Sunday April 23, 2006
3 days to M-day
“Right, Dolly,” I said as soon as I’d gathered my wits and scribbled my words this morning. “We’ve got twelve hours to get this joint half-way respectable before Graham gets home.”
I put her breakfast down, left her munching obligingly while I went off to strip the bed and start work in the bedroom. By the time I’d started the washer and hauled out the vacuum she’d finished, done the lick and promise thing, and taken herself off to her favourite corner in the dining room for a snooze.
“Good thinking, Dolly,” I said when I came back for a short sit and sip at my coffee mug. “I’ll do the other end of the house first and then, when I’m ready to move up here you can go snuggle down in your armchair, quiet and safe.
And that’s the way it went through the day. One room, a coffee break, and on to the next room. I took a short, timed siesta after an early lunch and continued, one step at a time, getting the job done.
When Graham phoned one last time shortly after six in the evening, to tell me he was embarked on the last of his three-train journey, I had no more than the bathroom porcelain to do and was able to sit down to watch the funniest bits of Last of the Summer Wine before setting off for Boston and the train station.
At 19:46, precisely on time, the train pulled into the station. I had a mad impulse to run along and shake the driver by the hand, thanking him for a job well done. A functioning, punctual railway system is a mark of a civilized post-industrial society and it does begin to look as if, after a long period of decline, the British Rail network is well on the way to a full recovery. Even if it’s not called British Rail anymore.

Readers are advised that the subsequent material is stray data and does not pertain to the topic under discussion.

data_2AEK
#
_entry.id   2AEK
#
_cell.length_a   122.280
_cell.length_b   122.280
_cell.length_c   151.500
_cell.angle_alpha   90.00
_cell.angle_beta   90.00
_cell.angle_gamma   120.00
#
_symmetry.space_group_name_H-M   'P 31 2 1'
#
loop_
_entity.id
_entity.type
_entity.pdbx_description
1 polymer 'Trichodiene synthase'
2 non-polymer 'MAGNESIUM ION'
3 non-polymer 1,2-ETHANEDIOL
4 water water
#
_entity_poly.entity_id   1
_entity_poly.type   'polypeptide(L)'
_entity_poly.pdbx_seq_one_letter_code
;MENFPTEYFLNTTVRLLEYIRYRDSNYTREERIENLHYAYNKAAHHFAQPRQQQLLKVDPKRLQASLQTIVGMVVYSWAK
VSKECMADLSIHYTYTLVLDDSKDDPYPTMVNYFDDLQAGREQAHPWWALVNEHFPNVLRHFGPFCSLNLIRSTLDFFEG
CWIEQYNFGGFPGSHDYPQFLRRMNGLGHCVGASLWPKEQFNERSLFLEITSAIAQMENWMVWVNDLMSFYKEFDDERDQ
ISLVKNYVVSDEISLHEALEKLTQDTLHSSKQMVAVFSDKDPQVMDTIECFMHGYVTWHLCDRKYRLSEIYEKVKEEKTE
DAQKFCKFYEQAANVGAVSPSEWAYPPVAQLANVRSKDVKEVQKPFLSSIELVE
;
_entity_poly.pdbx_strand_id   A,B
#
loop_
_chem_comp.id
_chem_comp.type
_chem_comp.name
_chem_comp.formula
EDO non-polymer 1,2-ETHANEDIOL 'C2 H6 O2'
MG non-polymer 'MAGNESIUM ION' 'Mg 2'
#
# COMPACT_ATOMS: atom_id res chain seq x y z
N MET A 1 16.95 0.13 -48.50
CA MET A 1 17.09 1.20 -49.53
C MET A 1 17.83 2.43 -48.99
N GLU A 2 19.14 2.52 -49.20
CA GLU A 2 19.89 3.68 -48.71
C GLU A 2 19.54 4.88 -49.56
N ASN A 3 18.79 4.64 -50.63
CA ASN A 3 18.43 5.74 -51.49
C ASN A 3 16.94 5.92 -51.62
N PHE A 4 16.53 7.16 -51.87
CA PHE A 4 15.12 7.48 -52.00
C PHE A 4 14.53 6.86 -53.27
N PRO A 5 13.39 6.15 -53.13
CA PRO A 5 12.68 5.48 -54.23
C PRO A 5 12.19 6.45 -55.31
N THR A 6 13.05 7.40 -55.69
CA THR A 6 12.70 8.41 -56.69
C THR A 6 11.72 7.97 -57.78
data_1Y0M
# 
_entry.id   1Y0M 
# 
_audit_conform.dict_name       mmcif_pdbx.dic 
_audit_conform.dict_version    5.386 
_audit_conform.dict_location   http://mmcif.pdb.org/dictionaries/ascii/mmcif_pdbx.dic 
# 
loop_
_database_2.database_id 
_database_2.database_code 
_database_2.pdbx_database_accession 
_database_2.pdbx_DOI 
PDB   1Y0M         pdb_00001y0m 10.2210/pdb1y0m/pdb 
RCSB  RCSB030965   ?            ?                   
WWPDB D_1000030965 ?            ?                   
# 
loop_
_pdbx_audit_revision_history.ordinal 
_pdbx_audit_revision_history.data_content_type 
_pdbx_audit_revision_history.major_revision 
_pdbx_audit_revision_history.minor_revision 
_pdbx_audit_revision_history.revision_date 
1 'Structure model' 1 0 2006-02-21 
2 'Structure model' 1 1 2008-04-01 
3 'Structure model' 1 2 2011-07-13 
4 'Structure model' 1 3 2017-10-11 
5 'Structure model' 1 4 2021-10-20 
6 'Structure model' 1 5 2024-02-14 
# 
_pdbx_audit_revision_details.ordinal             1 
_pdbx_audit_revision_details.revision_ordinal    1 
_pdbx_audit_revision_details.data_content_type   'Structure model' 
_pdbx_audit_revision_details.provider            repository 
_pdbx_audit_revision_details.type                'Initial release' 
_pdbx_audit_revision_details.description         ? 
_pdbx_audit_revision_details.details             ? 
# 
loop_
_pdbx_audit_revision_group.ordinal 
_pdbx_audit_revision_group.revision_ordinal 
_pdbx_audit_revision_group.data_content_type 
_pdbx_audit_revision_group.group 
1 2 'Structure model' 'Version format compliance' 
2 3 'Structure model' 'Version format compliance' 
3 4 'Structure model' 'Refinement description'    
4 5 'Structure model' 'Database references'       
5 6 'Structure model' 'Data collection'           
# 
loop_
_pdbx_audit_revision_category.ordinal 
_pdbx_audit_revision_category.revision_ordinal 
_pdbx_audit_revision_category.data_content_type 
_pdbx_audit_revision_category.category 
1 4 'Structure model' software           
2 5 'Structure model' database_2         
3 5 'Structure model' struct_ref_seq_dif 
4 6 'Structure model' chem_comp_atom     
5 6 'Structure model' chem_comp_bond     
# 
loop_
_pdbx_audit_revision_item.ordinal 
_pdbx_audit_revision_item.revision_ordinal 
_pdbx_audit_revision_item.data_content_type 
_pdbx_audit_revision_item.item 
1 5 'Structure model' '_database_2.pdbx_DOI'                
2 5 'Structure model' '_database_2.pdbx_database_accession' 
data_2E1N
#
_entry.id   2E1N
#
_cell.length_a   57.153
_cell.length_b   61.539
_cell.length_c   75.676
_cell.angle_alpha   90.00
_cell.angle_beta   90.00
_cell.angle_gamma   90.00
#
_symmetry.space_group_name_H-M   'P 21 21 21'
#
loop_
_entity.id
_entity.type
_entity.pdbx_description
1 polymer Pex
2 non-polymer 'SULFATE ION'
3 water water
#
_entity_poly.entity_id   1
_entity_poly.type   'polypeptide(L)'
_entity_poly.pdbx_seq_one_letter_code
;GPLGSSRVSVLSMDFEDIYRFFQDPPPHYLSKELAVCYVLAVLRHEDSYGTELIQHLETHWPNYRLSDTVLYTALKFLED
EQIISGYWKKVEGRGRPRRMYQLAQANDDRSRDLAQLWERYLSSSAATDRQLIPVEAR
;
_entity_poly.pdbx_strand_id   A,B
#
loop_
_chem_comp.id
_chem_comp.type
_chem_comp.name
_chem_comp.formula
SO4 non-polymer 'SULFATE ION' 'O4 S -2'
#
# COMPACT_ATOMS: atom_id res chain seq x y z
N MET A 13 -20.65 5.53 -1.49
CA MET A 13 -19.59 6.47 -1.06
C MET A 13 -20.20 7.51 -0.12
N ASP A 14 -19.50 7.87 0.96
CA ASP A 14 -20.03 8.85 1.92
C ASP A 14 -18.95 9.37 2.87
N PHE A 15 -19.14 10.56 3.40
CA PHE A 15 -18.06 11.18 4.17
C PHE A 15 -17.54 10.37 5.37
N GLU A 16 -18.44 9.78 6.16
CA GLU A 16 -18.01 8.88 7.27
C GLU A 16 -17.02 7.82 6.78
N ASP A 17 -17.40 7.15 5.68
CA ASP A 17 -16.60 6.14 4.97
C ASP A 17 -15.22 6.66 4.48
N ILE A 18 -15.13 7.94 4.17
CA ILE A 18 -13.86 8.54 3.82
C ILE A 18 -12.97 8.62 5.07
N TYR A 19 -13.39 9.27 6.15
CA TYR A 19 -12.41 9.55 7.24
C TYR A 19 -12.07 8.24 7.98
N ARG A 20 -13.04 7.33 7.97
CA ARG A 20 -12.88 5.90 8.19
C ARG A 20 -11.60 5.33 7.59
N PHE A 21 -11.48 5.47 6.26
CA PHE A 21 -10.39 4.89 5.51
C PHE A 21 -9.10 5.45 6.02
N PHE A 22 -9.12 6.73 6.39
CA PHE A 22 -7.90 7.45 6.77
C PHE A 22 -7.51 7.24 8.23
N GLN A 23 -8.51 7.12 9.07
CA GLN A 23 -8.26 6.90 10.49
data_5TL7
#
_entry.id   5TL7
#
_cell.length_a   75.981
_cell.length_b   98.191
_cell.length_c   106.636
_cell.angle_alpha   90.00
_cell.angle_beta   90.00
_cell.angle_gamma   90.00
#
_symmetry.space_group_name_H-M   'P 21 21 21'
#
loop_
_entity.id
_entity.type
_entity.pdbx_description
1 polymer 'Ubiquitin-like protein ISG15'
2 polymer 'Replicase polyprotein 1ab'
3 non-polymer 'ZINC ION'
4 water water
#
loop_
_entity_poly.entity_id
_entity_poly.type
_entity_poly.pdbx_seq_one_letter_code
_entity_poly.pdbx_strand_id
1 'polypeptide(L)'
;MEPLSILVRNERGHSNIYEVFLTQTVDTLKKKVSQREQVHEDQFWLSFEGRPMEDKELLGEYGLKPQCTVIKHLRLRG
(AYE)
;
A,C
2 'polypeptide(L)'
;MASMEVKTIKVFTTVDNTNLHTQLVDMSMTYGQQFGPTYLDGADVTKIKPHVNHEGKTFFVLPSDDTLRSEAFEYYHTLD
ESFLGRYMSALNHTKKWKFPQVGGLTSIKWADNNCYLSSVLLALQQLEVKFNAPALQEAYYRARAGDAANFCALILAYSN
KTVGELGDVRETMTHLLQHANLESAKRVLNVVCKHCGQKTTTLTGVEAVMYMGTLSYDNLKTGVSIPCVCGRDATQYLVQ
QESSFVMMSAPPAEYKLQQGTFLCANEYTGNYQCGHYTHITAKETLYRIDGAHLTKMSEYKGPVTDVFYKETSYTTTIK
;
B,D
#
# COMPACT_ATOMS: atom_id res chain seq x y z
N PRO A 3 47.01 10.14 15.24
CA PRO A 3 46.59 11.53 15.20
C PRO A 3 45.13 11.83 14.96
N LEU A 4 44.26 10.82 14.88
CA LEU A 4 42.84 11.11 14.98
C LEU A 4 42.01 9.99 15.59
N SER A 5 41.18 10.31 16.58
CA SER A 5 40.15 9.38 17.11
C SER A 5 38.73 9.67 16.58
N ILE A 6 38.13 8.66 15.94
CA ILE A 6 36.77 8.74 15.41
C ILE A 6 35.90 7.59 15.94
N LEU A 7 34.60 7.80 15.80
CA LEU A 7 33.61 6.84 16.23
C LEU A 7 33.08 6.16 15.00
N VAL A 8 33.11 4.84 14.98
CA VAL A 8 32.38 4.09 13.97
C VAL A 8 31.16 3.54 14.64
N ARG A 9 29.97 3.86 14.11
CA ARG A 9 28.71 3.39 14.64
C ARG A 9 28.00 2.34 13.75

I didn’t go off to thank the driver, though. Instead I stood, hopping impatiently from one foot to the other, waiting for Graham to cross the bridge and walk down to me. Half an hour later we were back and he was greeting a very happy Mega-cat, who was delighted to see him. Beside herself, she was. As was I.
“What’s for dinner?” he asked.
“Battered and fried chicken, chips and beans.”
“Sounds good. How about desert?”
“Yummy. I see you’ve got a bottle of Jacob’s Creek in the fridge. I’ll crack it now and then we can have dinner and an early night. Lot’s of stuff to get done tomorrow.”
“It shall be as you wish. I need you to take charge for these last couple of days.”
“Quite right, too. I’ll get it done, never fear. Just keep the tea flowing.”
“You gottit. Speaking of beverages, I can only have this one glass this evening.”
“Good. All the more for me.”
So, then, picture it. An elderly poet, sipping carefully at one small glass of a decent wine, a considerably younger non-poet slurping the same wine with a much more manly appetite, and one middle-aged Mega-cat, upside down, flopped across the lap of the younger bloke and purring madly.
“It doesn’t get much better than this,” I observed.